A federal judge in Texas today signed off on ENTREC’s bankruptcy plans, allowing the Canadian heavy equipment hauler to continue operating while it courts buyers or investors under creditor protection.
The decision by U.S. Bankruptcy Judge Marvin Isgurf normally recognizes ENTREC’s Canadian creditor protection proceedings under Chapter 15 of the U.S. Bankruptcy Code. It also designates ENTREC’s Companies’ Creditors Arrangement Act (CCAA) proceedings as the primary venue for the cross-border bankruptcy.
ENTREC sought a joint administration in the interest of keeping its Canadian and U.S. trucking and crane services businesses in operation as it pursues asset sales and investments. Court filings show the book value of its assets, properties and equipment at C$87.4 million (about US$63 million). Its leased equipment is worth about C$38.3 million.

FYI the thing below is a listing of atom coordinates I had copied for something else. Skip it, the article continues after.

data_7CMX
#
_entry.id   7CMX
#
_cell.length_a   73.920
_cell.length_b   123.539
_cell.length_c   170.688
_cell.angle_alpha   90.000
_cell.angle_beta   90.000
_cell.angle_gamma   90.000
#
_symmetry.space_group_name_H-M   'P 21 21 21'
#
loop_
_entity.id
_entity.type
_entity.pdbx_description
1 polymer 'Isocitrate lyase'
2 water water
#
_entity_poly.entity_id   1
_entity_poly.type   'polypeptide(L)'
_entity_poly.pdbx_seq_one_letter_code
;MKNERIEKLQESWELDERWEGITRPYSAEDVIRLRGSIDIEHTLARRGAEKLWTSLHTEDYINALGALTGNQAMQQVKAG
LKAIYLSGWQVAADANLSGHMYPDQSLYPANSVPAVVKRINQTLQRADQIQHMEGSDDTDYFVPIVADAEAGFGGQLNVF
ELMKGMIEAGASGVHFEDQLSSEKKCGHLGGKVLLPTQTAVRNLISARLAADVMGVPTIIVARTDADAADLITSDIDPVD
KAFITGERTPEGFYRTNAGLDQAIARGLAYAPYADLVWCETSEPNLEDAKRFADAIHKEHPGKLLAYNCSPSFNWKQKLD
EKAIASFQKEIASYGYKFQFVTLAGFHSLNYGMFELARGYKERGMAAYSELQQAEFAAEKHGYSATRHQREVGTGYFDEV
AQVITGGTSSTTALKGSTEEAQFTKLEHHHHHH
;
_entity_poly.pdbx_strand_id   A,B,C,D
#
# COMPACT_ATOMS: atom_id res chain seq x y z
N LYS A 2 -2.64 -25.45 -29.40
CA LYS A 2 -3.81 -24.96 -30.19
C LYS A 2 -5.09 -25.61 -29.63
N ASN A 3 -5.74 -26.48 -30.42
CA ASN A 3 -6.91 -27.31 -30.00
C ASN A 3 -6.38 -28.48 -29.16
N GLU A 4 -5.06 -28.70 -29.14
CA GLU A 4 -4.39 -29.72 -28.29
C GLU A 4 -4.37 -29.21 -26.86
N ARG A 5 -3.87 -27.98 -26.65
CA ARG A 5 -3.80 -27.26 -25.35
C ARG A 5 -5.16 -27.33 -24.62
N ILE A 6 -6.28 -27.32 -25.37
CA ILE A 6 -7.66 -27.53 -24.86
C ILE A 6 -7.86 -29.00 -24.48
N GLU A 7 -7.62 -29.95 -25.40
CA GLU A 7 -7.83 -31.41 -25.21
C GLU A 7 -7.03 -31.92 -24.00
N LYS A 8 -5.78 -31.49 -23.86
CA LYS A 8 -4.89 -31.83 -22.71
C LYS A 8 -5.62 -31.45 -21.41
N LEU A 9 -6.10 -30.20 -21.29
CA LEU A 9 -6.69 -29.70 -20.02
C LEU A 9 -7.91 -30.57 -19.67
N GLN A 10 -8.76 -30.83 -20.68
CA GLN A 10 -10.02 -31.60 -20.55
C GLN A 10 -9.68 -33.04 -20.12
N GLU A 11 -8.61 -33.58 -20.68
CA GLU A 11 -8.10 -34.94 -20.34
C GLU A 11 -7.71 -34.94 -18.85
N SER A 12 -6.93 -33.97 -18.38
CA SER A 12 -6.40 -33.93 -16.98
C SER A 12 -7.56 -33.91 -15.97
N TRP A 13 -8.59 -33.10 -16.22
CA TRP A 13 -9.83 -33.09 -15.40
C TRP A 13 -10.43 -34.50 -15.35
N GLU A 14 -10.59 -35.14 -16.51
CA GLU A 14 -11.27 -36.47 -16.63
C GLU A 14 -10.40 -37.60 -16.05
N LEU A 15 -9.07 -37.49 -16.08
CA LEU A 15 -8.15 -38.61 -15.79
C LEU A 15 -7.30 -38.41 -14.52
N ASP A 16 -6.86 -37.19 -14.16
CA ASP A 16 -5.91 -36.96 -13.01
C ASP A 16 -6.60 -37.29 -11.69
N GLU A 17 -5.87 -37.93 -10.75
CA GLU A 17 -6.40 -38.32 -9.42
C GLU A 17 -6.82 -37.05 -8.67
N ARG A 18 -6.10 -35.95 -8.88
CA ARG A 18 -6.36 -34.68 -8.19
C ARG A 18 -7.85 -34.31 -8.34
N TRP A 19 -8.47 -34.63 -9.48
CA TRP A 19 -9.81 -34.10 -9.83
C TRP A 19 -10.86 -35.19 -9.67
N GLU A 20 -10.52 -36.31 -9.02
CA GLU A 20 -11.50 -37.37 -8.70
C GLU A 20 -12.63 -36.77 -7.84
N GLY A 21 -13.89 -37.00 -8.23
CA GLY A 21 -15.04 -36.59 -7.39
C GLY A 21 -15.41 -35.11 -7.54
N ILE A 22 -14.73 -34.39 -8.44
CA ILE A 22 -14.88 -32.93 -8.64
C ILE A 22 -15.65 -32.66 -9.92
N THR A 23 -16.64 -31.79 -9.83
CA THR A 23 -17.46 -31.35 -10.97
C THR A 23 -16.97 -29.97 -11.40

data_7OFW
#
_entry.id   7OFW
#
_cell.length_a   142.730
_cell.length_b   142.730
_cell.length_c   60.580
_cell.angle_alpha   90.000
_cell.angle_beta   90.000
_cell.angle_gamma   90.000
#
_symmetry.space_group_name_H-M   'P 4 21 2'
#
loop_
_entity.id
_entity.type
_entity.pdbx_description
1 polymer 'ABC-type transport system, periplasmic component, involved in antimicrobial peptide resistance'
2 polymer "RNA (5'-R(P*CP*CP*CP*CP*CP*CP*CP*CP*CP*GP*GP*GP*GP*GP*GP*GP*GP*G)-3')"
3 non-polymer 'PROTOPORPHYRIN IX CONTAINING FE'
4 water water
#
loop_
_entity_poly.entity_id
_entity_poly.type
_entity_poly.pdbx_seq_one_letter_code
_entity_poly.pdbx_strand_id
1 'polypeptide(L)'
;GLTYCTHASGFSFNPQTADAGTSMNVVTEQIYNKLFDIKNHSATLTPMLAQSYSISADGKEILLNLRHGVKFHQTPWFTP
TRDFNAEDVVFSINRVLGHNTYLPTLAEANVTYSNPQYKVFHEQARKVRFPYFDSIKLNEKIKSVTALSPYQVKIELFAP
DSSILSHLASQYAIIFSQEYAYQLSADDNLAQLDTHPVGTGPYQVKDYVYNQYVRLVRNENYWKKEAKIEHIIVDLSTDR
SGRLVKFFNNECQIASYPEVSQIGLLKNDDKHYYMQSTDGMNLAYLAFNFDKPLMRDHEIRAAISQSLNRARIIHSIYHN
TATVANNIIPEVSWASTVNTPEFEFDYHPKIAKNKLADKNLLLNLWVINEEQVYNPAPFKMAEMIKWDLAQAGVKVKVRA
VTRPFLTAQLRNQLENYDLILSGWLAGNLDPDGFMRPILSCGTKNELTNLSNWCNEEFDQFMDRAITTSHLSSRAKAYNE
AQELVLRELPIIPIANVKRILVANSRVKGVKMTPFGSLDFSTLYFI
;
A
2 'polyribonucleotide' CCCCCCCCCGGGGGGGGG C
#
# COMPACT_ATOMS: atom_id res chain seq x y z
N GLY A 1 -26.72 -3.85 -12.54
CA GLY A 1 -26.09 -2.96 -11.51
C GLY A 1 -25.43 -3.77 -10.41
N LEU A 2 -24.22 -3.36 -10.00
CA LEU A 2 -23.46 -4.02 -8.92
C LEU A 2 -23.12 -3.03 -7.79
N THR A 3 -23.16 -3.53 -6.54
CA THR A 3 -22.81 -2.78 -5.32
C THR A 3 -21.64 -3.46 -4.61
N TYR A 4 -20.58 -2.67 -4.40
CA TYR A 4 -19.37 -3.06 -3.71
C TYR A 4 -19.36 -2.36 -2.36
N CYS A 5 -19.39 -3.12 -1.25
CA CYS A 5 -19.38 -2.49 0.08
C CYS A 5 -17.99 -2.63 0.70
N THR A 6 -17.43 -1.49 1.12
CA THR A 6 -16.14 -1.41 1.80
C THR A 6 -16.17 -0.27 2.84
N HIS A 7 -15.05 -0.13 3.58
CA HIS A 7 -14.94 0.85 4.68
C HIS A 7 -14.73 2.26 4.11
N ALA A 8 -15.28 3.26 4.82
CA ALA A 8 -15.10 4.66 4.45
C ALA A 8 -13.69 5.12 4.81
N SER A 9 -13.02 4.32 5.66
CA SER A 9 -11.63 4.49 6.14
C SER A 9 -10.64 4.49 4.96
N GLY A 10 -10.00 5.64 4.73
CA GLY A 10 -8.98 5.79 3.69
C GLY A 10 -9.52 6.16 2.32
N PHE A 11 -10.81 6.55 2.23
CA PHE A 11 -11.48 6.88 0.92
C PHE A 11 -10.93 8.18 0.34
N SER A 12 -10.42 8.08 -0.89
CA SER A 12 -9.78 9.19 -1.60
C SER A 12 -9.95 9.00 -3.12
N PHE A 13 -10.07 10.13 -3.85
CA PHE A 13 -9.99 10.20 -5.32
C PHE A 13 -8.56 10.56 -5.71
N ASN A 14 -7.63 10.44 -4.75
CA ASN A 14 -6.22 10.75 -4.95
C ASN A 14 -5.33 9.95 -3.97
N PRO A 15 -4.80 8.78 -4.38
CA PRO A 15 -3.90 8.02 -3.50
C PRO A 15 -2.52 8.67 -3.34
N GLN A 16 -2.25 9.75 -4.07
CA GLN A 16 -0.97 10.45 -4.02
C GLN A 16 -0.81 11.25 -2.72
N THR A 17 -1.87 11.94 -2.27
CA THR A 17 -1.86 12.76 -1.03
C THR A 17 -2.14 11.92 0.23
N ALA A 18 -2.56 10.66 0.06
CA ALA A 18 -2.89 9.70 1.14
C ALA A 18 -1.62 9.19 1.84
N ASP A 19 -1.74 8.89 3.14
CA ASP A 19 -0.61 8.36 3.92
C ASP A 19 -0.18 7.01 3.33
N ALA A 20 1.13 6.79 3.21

CEO John Stevens had warned that a separate U.S. proceeding for its Texas subsidiary could lead to a premature liquidation of the company, hurting employees and creditors alike.
A judge in Canada approved ENTREC’s CCAA plans on Monday, May 25. ENTREC will continue operating with extended financing of up to C$30 million from a syndicate of creditors led by Wells Fargo.
The Alberta-based company specializes in transporting and lifting heavy equipment and other oversized loads for heavy industries including the oil sector. ENTREC has 370 employees, 115 tractors, and 125 cranes and picker trucks.
The company filed for creditor protection after COVID-19 and the collapse in oil prices hit its already struggling business.
ENTREC operates Alberta-based Capstan Hauling and ENT Oilfield Group, and Texas-based ENTREC Cranes & Heavy Haul.